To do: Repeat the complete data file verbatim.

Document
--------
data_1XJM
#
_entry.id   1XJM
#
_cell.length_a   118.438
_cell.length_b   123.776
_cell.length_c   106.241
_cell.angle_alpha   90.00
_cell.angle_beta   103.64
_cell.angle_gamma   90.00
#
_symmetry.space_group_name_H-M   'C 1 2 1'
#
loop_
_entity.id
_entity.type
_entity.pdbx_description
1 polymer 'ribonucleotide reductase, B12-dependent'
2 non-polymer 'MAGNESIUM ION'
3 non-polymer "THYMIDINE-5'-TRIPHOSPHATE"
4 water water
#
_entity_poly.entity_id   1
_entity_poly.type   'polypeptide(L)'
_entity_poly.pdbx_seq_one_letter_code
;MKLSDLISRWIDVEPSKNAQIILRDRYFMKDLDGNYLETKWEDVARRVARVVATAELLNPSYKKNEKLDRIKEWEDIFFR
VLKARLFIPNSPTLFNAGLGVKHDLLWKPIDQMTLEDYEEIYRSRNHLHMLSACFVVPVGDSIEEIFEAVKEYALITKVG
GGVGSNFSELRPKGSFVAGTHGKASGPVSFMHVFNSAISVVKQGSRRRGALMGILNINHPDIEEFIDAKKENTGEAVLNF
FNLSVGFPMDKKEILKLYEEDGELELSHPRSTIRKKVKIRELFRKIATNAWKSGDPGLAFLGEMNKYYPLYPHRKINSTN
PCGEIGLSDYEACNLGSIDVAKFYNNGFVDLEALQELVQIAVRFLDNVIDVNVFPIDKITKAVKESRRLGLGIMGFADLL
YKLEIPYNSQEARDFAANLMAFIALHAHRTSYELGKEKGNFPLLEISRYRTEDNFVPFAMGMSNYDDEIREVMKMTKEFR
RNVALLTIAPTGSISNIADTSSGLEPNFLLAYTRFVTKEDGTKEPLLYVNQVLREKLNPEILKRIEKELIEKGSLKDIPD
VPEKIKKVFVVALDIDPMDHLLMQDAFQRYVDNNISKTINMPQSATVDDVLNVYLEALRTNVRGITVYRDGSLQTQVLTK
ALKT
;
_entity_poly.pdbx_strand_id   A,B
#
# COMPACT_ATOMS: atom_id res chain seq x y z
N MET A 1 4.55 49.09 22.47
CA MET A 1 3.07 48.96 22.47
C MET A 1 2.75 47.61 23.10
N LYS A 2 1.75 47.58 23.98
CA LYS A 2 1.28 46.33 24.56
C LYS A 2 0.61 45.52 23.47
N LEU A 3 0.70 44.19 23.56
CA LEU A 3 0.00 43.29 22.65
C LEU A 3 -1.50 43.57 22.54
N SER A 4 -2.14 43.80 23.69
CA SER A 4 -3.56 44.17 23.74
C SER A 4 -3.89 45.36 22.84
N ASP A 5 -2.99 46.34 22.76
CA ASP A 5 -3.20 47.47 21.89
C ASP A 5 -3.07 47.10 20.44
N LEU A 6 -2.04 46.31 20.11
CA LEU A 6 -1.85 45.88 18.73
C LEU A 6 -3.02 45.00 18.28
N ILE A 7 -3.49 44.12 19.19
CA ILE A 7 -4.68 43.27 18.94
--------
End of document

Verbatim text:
data_1XJM
#
_entry.id   1XJM
#
_cell.length_a   118.438
_cell.length_b   123.776
_cell.length_c   106.241
_cell.angle_alpha   90.00
_cell.angle_beta   103.64
_cell.angle_gamma   90.00
#
_symmetry.space_group_name_H-M   'C 1 2 1'
#
loop_
_entity.id
_entity.type
_entity.pdbx_description
1 polymer 'ribonucleotide reductase, B12-dependent'
2 non-polymer 'MAGNESIUM ION'
3 non-polymer "THYMIDINE-5'-TRIPHOSPHATE"
4 water water
#
_entity_poly.entity_id   1
_entity_poly.type   'polypeptide(L)'
_entity_poly.pdbx_seq_one_letter_code
;MKLSDLISRWIDVEPSKNAQIILRDRYFMKDLDGNYLETKWEDVARRVARVVATAELLNPSYKKNEKLDRIKEWEDIFFR
VLKARLFIPNSPTLFNAGLGVKHDLLWKPIDQMTLEDYEEIYRSRNHLHMLSACFVVPVGDSIEEIFEAVKEYALITKVG
GGVGSNFSELRPKGSFVAGTHGKASGPVSFMHVFNSAISVVKQGSRRRGALMGILNINHPDIEEFIDAKKENTGEAVLNF
FNLSVGFPMDKKEILKLYEEDGELELSHPRSTIRKKVKIRELFRKIATNAWKSGDPGLAFLGEMNKYYPLYPHRKINSTN
PCGEIGLSDYEACNLGSIDVAKFYNNGFVDLEALQELVQIAVRFLDNVIDVNVFPIDKITKAVKESRRLGLGIMGFADLL
YKLEIPYNSQEARDFAANLMAFIALHAHRTSYELGKEKGNFPLLEISRYRTEDNFVPFAMGMSNYDDEIREVMKMTKEFR
RNVALLTIAPTGSISNIADTSSGLEPNFLLAYTRFVTKEDGTKEPLLYVNQVLREKLNPEILKRIEKELIEKGSLKDIPD
VPEKIKKVFVVALDIDPMDHLLMQDAFQRYVDNNISKTINMPQSATVDDVLNVYLEALRTNVRGITVYRDGSLQTQVLTK
ALKT
;
_entity_poly.pdbx_strand_id   A,B
#
# COMPACT_ATOMS: atom_id res chain seq x y z
N MET A 1 4.55 49.09 22.47
CA MET A 1 3.07 48.96 22.47
C MET A 1 2.75 47.61 23.10
N LYS A 2 1.75 47.58 23.98
CA LYS A 2 1.28 46.33 24.56
C LYS A 2 0.61 45.52 23.47
N LEU A 3 0.70 44.19 23.56
CA LEU A 3 0.00 43.29 22.65
C LEU A 3 -1.50 43.57 22.54
N SER A 4 -2.14 43.80 23.69
CA SER A 4 -3.56 44.17 23.74
C SER A 4 -3.89 45.36 22.84
N ASP A 5 -2.99 46.34 22.76
CA ASP A 5 -3.20 47.47 21.89
C ASP A 5 -3.07 47.10 20.44
N LEU A 6 -2.04 46.31 20.11
CA LEU A 6 -1.85 45.88 18.73
C LEU A 6 -3.02 45.00 18.28
N ILE A 7 -3.49 44.12 19.19
CA ILE A 7 -4.68 43.27 18.94